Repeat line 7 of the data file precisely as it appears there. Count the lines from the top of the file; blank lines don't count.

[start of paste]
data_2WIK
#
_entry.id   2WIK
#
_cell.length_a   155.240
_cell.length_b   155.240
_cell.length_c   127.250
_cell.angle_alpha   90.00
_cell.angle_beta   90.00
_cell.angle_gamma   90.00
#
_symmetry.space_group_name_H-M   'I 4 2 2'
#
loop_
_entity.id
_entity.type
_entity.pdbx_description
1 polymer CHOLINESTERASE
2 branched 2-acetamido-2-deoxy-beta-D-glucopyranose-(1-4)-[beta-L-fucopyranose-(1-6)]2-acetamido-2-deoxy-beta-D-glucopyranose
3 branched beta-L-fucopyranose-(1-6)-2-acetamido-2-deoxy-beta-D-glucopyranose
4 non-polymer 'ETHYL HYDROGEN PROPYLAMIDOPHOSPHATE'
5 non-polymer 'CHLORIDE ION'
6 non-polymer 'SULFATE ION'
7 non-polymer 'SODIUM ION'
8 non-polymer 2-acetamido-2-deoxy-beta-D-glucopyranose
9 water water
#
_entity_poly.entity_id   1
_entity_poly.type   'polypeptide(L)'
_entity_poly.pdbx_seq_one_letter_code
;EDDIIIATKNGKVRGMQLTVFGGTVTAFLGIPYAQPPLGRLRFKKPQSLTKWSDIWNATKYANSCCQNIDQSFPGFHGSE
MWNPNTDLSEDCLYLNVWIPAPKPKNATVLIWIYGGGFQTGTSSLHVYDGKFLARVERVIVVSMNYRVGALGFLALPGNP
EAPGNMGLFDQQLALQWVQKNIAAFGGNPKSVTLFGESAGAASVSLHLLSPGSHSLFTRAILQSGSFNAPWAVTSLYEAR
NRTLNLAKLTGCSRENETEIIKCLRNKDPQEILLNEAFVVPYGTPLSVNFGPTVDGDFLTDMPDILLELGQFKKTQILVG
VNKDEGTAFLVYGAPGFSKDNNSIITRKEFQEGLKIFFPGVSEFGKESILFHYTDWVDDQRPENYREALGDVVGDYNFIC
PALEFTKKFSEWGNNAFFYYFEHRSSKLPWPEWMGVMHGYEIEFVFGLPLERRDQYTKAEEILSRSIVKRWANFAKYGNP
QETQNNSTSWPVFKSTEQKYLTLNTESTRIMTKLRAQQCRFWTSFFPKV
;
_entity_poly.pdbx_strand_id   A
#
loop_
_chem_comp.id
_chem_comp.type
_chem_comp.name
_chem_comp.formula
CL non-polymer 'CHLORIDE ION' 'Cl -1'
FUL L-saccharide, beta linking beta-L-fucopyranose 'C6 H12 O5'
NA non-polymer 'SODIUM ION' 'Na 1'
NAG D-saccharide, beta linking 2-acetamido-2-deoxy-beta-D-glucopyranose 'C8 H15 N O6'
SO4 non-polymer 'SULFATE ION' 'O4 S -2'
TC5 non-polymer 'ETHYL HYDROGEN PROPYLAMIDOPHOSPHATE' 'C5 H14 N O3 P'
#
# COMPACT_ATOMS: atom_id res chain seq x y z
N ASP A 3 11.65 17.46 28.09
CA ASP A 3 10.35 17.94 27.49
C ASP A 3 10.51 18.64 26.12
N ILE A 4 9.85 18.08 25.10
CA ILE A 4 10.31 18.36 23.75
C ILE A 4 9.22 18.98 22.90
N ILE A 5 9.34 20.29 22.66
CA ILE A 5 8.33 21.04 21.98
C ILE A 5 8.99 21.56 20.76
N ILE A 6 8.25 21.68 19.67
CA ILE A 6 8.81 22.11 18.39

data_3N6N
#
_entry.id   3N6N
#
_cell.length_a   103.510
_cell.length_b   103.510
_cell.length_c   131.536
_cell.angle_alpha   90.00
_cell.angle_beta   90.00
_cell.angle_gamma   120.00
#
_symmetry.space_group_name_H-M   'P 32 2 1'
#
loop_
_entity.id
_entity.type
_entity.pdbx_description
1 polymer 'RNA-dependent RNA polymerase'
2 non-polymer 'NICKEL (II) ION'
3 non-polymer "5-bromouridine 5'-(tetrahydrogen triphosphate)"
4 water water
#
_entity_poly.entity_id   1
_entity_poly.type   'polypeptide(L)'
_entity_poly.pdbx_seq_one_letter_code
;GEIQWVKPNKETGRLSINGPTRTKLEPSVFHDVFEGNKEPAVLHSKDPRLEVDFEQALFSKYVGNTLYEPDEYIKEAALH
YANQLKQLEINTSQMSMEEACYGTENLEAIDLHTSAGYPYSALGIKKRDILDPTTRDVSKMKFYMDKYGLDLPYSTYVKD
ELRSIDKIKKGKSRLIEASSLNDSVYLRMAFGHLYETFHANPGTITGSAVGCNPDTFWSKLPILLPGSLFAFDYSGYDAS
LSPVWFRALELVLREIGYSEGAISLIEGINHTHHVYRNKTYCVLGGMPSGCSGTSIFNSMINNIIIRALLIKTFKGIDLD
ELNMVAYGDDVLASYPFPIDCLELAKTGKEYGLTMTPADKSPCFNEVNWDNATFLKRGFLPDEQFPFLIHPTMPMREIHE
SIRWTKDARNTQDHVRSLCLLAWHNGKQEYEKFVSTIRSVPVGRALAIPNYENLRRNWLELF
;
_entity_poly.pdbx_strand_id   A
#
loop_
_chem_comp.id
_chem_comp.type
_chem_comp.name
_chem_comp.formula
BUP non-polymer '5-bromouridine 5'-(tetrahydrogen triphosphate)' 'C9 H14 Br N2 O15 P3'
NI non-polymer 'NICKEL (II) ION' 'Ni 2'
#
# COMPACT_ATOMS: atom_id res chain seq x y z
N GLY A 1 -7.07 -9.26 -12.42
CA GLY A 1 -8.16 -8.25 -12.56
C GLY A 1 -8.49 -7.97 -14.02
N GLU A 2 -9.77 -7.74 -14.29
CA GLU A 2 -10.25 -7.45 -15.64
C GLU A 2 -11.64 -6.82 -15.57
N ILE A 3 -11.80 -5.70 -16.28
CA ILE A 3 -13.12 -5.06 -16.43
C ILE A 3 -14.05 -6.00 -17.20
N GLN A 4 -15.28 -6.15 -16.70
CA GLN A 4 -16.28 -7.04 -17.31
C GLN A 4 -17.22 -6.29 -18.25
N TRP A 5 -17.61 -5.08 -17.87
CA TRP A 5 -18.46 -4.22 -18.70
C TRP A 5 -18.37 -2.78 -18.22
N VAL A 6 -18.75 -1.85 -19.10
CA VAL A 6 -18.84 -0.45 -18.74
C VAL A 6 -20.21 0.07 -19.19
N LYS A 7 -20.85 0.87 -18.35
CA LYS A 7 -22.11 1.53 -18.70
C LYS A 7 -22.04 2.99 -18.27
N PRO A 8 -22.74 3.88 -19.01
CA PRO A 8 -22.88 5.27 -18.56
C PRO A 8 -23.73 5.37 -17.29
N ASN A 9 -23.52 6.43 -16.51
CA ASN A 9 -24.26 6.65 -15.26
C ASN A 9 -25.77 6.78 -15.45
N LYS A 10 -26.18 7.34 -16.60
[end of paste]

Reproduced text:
_cell.length_c   127.250